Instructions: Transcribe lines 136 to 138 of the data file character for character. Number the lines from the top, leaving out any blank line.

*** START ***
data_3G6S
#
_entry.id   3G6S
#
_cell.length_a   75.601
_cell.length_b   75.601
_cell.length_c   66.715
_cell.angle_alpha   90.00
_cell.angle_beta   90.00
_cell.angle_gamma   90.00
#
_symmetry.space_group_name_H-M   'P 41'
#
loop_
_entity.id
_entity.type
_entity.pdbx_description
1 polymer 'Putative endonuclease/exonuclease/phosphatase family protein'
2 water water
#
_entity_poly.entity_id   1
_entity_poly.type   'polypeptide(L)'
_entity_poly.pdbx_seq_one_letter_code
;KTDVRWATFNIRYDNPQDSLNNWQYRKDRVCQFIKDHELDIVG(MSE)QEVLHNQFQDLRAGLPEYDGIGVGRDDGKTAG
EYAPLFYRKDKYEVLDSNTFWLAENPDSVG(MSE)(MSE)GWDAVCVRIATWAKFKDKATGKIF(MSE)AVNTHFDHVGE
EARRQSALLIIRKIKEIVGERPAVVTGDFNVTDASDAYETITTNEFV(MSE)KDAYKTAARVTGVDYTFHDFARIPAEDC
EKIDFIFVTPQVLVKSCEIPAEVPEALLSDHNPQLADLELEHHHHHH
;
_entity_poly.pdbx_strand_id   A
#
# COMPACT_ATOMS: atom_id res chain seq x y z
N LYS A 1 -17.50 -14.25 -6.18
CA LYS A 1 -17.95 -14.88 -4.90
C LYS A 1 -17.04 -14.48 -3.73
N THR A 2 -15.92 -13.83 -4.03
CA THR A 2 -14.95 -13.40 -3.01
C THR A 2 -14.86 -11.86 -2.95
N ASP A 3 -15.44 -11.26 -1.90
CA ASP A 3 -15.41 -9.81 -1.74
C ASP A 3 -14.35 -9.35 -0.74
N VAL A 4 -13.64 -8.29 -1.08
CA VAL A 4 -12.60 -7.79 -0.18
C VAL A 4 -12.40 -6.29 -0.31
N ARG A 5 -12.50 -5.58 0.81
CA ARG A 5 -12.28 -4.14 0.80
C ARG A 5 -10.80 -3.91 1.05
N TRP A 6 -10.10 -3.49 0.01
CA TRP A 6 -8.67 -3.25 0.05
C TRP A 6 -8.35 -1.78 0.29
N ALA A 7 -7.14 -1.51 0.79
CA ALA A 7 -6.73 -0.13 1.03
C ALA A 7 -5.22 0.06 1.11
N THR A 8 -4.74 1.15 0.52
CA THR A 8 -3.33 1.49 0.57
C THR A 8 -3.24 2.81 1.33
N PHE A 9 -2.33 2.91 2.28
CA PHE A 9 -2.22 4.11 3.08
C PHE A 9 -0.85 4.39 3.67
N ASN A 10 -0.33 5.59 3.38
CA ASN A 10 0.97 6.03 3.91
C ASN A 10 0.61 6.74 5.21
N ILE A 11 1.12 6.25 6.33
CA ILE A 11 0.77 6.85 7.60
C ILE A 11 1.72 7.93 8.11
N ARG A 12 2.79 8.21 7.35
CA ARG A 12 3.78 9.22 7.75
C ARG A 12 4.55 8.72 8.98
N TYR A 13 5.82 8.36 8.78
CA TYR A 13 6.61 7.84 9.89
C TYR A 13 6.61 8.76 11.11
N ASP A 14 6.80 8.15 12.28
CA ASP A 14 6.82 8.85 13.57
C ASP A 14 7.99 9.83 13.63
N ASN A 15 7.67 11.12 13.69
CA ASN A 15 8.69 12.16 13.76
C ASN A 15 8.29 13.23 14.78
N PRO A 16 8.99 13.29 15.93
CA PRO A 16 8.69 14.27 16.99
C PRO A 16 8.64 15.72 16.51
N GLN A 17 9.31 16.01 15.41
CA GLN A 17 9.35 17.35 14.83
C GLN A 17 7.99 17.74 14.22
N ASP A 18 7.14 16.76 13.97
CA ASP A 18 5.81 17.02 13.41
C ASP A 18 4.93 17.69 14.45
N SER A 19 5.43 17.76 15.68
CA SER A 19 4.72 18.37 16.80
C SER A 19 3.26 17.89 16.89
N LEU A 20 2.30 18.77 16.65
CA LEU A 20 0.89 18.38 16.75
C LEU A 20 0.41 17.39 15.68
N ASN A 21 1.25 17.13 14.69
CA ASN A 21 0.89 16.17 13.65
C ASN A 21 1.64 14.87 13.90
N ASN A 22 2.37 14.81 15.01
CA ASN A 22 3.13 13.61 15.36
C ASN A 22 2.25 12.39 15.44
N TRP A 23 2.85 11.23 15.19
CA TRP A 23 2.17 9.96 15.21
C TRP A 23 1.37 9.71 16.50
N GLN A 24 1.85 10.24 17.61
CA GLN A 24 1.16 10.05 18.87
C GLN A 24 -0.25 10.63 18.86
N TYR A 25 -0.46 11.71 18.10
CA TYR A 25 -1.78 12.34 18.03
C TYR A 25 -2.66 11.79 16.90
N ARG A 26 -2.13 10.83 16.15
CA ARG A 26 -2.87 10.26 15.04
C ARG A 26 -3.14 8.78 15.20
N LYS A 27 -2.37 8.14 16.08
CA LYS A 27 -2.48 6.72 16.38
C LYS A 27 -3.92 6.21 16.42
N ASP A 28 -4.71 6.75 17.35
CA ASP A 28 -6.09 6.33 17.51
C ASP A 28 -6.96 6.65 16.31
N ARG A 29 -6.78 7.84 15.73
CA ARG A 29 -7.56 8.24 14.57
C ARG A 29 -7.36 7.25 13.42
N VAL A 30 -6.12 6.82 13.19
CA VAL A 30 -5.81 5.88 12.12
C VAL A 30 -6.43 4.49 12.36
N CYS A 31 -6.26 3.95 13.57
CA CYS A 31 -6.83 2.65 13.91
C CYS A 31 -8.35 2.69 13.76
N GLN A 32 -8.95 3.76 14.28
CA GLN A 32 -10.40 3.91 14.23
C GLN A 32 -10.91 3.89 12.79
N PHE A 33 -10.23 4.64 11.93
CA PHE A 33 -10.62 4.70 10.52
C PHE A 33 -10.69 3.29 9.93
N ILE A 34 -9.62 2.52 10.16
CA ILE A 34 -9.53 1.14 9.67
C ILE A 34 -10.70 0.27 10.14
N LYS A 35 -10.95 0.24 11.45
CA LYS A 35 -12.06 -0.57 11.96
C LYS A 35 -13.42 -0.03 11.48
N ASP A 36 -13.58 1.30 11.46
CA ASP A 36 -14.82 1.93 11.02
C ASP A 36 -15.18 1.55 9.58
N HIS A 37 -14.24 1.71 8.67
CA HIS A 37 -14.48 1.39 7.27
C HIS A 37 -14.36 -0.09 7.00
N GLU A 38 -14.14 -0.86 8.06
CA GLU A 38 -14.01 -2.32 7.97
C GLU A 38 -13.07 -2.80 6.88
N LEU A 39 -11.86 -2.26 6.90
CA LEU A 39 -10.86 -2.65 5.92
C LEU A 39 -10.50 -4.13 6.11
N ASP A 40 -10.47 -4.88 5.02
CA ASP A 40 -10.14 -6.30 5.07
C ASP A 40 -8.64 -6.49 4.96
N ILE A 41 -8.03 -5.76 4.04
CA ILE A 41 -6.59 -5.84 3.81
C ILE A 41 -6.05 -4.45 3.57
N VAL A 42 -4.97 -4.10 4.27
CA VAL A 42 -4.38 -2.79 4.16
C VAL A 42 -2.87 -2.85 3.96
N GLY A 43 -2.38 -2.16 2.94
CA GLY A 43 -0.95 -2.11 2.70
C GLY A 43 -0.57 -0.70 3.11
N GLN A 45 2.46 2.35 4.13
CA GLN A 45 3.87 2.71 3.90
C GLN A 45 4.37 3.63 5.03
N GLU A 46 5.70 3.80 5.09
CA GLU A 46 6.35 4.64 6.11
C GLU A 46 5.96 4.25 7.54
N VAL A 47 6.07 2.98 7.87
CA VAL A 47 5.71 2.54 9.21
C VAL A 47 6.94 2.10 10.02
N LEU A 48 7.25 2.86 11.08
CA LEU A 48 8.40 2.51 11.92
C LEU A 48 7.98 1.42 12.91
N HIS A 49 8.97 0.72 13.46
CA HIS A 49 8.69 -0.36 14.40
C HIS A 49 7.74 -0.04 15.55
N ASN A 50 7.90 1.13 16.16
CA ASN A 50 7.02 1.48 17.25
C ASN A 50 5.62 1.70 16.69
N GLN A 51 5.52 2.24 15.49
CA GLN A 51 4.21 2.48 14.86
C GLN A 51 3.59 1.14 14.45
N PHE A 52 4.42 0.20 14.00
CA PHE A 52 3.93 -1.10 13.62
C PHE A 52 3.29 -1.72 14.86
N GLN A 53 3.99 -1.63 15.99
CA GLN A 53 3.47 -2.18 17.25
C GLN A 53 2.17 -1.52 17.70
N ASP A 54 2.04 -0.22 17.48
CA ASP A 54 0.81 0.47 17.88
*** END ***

C LYS A 35 -13.42 -0.03 11.48
N ASP A 36 -13.58 1.30 11.46
CA ASP A 36 -14.82 1.93 11.02